Category: Uncategorized

This Week’s Tweets, Pins & Tumbls

Here are some cool links I shared on my Twitter, Pinterest, and Tumblr accounts these last couple of weeks:

Picture Books that Teach Kids to Combat Racism:

CHILDREN’S BOOKS

8 Picture Books that Deconstruct Gender Norms

“25 Picture Books That Promote Empathy and Respect”

And the Undie Goes To . . . — 100 Scope Notes

At 7-Imp today, a big, beautiful new collection of some of Tomi Ungerer’s work: .

Books do speak to children’s imagination, says author Julia Donaldson

Celebrate picture books! Reading is “the grand conversation of humanity”

Children’s book author Jon Klassen and the morally ambiguous universe of hats – Salisbury Post

Children’s books to add to your gift-giving list

A couple great picks from here!🙂 Children’s Books that Encourage Kindness

Fairytale feast of recipes inspired by children’s books

“Family Reading: A place for ALL families”

“Finding Home: 5 Middle Grade Novels About Immigration”

Houghton Mifflin Harcourt to Publish Picture Book of John Lennon’s Song of Peace and Tolerance, “Imagine”

How to write great books for children and young adults

Interview with Mary Cronk Farrell, author of Fannie Never Flinched – ALSC Blog

Moving On Up: ‘They All Saw a Cat’

New York Public Lib Reveals its List of Best Books for Kids and Teens Just in Time for The Holidays

Linkubator Roundup: Week of November 13 2016:

LIBRARIES

A Bronx Librarian Keen on Teaching Homeless Children a Lasting Love of Books

Considering the Denver Public Library’s mission in the wake of the election

“Open to Change | Office Hours” – Unstaffed public libraries increase access at GCPL

State of Michigan says literacy is not a fundamental right

reading humour:

TEEN LIT

29 YA Books About Mental Health That Actually Nail It

“2016 Transgender and Gender Non-conforming Books for Teens”

Faces of Color on 2017 YA Books

Netflix Orders ‘The Kissing Booth’; YA Adaptation To Be Produced By Komixx

3 Fun Fall Board Books

Here are some recent board books that caught my eye! Perfect for holiday gifts or for any time of year for toddlers and babies.

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Hat Off, Hat Off by Theo Heras, illustrated by Renne Benoit (InfoSoup)

Not quite a board book, this puffy covered book is done on thick cardstock so the pages should stand up to toddler tugs. A toddler is getting ready to go out and picks out a wooly bear hat to wear. But while his shoes are being put on, he takes the hat off. Jackets goes on and so does another hat. The hat comes off and another is put on when he gets his sippy cup and toys. Going potty means taking off the hat and another is put on when he’s put in the stroller. Finally after bunny is found and they head outside, the final hat is left in a pile of leaves.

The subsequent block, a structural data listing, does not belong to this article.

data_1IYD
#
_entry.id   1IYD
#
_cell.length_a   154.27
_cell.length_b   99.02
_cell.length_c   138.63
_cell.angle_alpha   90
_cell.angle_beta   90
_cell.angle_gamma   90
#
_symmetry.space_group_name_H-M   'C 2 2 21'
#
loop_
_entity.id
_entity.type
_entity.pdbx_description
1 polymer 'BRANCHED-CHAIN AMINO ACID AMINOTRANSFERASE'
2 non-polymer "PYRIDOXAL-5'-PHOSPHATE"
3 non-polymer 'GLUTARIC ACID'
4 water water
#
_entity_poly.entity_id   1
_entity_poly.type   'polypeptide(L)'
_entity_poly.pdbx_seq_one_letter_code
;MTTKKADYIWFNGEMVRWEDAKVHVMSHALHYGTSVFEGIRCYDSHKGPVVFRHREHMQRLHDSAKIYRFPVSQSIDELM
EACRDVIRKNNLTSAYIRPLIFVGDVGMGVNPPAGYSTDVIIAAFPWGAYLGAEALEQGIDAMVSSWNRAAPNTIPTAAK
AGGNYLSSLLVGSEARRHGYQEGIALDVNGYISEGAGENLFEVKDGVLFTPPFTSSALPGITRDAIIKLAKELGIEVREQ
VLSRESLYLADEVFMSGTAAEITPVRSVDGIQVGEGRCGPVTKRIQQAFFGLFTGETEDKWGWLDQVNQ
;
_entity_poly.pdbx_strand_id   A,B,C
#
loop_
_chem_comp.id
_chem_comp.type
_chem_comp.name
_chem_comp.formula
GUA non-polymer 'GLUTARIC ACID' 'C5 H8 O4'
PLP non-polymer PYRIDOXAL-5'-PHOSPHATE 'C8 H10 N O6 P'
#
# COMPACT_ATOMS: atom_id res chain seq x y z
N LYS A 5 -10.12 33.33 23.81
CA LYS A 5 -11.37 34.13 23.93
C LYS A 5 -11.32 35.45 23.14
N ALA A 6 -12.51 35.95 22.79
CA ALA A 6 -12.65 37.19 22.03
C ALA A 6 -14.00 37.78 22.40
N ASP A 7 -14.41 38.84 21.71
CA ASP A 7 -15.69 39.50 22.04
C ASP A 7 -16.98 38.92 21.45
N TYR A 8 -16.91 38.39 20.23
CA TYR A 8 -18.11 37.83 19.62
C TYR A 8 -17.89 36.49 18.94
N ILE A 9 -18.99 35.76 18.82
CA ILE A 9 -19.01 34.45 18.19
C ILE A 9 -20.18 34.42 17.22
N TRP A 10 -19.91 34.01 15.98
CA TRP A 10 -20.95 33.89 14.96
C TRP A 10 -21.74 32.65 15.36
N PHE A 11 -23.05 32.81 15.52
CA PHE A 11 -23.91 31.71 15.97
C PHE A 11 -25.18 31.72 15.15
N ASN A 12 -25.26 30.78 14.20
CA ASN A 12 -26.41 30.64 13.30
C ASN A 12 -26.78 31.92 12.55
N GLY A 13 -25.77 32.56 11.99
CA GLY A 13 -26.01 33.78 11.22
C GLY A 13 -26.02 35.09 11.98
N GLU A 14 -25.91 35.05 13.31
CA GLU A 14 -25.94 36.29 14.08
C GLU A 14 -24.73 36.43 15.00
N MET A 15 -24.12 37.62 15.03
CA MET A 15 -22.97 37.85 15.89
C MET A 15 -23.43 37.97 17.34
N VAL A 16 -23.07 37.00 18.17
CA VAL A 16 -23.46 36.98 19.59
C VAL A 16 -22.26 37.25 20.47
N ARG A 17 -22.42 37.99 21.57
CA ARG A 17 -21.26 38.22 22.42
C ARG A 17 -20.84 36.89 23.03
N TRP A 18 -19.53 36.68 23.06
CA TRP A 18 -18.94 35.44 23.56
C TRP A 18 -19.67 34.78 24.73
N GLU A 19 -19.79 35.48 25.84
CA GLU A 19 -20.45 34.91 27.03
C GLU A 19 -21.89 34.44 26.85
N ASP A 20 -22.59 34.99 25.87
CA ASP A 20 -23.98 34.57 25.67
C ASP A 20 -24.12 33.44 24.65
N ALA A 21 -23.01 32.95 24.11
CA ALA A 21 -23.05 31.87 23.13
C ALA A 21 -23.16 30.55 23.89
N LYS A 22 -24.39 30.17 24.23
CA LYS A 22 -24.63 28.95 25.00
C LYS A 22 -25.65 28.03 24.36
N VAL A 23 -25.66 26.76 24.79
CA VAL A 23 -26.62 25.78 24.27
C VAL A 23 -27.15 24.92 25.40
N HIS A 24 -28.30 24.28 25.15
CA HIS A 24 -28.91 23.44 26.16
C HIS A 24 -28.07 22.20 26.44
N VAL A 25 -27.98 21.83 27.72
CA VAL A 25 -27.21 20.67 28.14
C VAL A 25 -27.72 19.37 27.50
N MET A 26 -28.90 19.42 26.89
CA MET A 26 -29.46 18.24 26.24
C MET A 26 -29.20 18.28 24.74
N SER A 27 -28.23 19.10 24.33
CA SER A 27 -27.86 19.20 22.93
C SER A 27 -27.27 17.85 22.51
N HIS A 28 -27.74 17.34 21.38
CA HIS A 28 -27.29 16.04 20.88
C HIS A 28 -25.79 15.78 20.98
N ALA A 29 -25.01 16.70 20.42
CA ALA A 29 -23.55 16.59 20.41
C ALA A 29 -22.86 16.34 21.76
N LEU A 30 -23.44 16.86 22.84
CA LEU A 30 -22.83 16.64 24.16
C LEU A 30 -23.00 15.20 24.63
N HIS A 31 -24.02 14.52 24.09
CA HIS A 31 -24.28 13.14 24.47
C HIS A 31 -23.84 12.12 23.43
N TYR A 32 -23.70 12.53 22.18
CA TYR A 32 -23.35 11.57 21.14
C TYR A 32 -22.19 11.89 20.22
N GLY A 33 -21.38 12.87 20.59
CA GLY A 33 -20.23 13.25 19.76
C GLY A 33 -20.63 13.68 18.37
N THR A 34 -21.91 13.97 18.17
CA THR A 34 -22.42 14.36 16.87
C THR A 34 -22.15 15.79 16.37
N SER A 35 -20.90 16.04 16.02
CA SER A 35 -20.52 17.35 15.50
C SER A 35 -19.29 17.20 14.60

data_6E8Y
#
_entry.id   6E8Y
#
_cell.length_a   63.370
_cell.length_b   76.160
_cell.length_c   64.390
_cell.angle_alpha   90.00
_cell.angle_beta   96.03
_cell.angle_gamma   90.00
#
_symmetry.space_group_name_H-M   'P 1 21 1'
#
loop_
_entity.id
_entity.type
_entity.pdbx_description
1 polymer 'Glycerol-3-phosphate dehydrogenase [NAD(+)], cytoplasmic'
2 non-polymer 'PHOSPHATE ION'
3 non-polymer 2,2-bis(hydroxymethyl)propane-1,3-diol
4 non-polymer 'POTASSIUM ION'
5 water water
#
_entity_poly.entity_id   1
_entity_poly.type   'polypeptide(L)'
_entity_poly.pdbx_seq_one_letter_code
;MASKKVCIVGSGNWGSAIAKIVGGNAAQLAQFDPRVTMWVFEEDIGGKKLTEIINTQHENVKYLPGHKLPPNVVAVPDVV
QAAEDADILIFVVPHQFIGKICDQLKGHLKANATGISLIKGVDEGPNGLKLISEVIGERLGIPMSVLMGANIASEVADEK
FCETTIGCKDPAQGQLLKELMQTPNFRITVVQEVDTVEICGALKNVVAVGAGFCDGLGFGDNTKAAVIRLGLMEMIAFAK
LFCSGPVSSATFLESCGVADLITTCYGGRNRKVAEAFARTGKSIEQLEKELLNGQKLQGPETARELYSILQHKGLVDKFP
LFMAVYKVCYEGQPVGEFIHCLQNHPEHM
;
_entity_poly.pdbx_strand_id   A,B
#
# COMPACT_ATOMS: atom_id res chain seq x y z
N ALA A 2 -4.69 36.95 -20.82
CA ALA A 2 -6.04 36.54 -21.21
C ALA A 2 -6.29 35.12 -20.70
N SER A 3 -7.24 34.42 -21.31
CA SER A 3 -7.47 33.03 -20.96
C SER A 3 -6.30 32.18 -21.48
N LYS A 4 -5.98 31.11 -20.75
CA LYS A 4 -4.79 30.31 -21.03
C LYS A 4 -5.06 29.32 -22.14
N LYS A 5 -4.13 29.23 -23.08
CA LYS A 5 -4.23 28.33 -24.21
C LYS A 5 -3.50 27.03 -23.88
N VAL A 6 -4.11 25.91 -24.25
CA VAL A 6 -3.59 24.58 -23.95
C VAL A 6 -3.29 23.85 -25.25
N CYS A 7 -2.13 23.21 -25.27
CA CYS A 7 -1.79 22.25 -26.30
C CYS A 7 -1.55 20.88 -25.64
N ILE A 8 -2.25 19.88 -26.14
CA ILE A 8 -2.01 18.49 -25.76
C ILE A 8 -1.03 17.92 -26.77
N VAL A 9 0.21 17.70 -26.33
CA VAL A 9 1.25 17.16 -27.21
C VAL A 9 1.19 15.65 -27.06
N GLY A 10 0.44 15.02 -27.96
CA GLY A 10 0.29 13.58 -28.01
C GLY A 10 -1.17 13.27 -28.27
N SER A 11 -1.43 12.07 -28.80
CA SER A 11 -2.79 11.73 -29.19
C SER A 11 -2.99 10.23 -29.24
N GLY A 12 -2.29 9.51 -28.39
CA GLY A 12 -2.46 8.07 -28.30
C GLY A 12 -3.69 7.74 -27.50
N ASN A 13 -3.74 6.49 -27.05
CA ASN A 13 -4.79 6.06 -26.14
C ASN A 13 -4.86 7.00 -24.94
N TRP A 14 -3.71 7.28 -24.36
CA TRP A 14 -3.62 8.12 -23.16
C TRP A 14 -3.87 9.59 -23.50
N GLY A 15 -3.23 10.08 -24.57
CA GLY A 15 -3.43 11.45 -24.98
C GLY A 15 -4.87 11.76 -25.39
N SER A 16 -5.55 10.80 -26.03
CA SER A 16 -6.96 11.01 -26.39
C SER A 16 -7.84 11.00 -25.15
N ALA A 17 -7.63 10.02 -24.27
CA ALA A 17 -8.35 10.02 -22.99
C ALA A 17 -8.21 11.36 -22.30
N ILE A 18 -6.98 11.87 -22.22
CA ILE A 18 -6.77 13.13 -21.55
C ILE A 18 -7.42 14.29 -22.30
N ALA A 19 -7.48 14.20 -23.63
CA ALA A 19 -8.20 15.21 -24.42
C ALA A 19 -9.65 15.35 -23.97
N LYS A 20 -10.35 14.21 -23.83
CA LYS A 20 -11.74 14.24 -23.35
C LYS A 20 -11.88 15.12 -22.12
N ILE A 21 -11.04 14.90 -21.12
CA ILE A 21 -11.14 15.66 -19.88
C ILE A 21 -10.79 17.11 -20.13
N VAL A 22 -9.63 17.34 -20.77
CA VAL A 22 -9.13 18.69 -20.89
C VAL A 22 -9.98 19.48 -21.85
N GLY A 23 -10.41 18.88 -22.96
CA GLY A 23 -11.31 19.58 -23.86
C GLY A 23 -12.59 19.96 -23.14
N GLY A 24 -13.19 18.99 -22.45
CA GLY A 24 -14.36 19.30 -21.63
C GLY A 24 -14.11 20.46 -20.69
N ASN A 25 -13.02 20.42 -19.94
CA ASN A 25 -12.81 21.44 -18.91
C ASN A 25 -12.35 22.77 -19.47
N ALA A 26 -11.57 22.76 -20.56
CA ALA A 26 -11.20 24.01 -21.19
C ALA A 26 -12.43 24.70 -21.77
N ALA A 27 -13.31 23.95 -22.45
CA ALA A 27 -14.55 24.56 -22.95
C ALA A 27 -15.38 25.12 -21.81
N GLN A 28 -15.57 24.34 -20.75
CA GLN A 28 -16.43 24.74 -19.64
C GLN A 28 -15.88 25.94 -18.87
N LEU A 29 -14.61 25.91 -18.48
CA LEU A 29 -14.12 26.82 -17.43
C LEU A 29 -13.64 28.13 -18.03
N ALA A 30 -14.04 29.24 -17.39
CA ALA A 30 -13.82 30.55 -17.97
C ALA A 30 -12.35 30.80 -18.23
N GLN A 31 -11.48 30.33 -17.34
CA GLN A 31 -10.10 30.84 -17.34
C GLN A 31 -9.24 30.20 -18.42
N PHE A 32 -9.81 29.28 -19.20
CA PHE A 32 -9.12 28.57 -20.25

This is a funny and clever look at the problem with hats, shoes, socks, jackets, mittens and more when they are put on toddlers. It’s a universal story that will resonate with everyone. Nicely, the children in the story are not white and there is a lovely lack of gender specificity in the main character as well.

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Sunrise, Moonrise by Betsy Thompson (InfoSoup)

The day starts with a bird singing at sunrise. Squirrel runs, fish swim, bees buzz. Owl is asleep. The sun sets and squirrel falls asleep. New animals emerge like fox and fireflies. Bats swoop in the sky. There is a clear difference between day and night forest creatures here that is gently told. The art is bold and bright, the black lines forming almost a stained glass effect on the page. This is a lovely look at animals throughout the day.

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Tickle My Ears by Jörg Mühle (InfoSoup)

Another wonderful interactive book, this time perfect for very young children. Little Rabbit is getting ready for bed and it’s up to the reader to help him.He’s going to need help with getting his pajamas on with a clap of your hands. His pillow needs fluffing. His ears need a little tickle and his back needs to be rubbed. Then comes tucking him in, a goodnight kiss and the lights. This book is cheerful and sweet without being sugary. A perfect antidote to children hooked on apps and devices and who need to head to bed.

 

 

Catching a Storyfish by Janice N. Harrington

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Catching a Storyfish by Janice N. Harrington (InfoSoup)

Moving away from Alabama is hard for Keet. She is moving closer to her beloved grandfather though, which helps. The two of them spend days together fishing, something that Keet used to find challenging because she loves to talk and tell stories. But at her new school, she is teased for her accent and suddenly her words start to dry up. She finds it hard to make friends and even at home she isn’t talking much. Slowly though, Keet starts to find her voice again and makes a new friend. Just as she starts to talk though, her grandfather suffers a stroke and struggles with the slow recovery. Keet though has just the solution, showing him the way forward with stories.